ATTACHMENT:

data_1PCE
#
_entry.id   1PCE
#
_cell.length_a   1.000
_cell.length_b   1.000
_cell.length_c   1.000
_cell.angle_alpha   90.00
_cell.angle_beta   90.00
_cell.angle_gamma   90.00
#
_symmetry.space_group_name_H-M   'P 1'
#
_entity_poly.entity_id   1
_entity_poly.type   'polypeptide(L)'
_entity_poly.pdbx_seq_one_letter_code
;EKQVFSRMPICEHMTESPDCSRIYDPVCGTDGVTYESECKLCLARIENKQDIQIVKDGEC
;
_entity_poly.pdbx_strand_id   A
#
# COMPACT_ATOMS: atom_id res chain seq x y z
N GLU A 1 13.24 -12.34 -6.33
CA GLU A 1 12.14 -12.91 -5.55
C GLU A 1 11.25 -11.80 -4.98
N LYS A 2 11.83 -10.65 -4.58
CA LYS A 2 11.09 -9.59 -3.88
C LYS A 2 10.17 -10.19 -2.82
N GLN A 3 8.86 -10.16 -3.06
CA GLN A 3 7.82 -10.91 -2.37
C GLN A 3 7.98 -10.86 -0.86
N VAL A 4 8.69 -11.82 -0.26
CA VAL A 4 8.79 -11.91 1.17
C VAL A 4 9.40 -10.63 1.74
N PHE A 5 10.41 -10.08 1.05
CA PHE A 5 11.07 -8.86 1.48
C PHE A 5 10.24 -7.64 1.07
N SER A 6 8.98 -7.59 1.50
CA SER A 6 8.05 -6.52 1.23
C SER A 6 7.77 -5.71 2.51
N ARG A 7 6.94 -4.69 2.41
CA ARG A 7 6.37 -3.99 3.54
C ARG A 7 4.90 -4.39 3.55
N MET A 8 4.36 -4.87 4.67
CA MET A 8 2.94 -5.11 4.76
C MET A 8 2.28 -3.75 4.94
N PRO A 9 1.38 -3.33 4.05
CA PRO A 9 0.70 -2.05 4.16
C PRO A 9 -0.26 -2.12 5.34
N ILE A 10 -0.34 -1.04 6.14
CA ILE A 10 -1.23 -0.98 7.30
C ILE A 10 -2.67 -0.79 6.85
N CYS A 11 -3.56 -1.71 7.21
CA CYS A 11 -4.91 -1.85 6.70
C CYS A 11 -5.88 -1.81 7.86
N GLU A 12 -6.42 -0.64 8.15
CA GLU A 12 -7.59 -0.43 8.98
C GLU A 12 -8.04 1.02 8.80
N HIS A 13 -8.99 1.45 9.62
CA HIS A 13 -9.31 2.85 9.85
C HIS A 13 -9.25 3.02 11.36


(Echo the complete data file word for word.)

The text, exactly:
data_1PCE
#
_entry.id   1PCE
#
_cell.length_a   1.000
_cell.length_b   1.000
_cell.length_c   1.000
_cell.angle_alpha   90.00
_cell.angle_beta   90.00
_cell.angle_gamma   90.00
#
_symmetry.space_group_name_H-M   'P 1'
#
_entity_poly.entity_id   1
_entity_poly.type   'polypeptide(L)'
_entity_poly.pdbx_seq_one_letter_code
;EKQVFSRMPICEHMTESPDCSRIYDPVCGTDGVTYESECKLCLARIENKQDIQIVKDGEC
;
_entity_poly.pdbx_strand_id   A
#
# COMPACT_ATOMS: atom_id res chain seq x y z
N GLU A 1 13.24 -12.34 -6.33
CA GLU A 1 12.14 -12.91 -5.55
C GLU A 1 11.25 -11.80 -4.98
N LYS A 2 11.83 -10.65 -4.58
CA LYS A 2 11.09 -9.59 -3.88
C LYS A 2 10.17 -10.19 -2.82
N GLN A 3 8.86 -10.16 -3.06
CA GLN A 3 7.82 -10.91 -2.37
C GLN A 3 7.98 -10.86 -0.86
N VAL A 4 8.69 -11.82 -0.26
CA VAL A 4 8.79 -11.91 1.17
C VAL A 4 9.40 -10.63 1.74
N PHE A 5 10.41 -10.08 1.05
CA PHE A 5 11.07 -8.86 1.48
C PHE A 5 10.24 -7.64 1.07
N SER A 6 8.98 -7.59 1.50
CA SER A 6 8.05 -6.52 1.23
C SER A 6 7.77 -5.71 2.51
N ARG A 7 6.94 -4.69 2.41
CA ARG A 7 6.37 -3.99 3.54
C ARG A 7 4.90 -4.39 3.55
N MET A 8 4.36 -4.87 4.67
CA MET A 8 2.94 -5.11 4.76
C MET A 8 2.28 -3.75 4.94
N PRO A 9 1.38 -3.33 4.05
CA PRO A 9 0.70 -2.05 4.16
C PRO A 9 -0.26 -2.12 5.34
N ILE A 10 -0.34 -1.04 6.14
CA ILE A 10 -1.23 -0.98 7.30
C ILE A 10 -2.67 -0.79 6.85
N CYS A 11 -3.56 -1.71 7.21
CA CYS A 11 -4.91 -1.85 6.70
C CYS A 11 -5.88 -1.81 7.86
N GLU A 12 -6.42 -0.64 8.15
CA GLU A 12 -7.59 -0.43 8.98
C GLU A 12 -8.04 1.02 8.80
N HIS A 13 -8.99 1.45 9.62
CA HIS A 13 -9.31 2.85 9.85
C HIS A 13 -9.25 3.02 11.36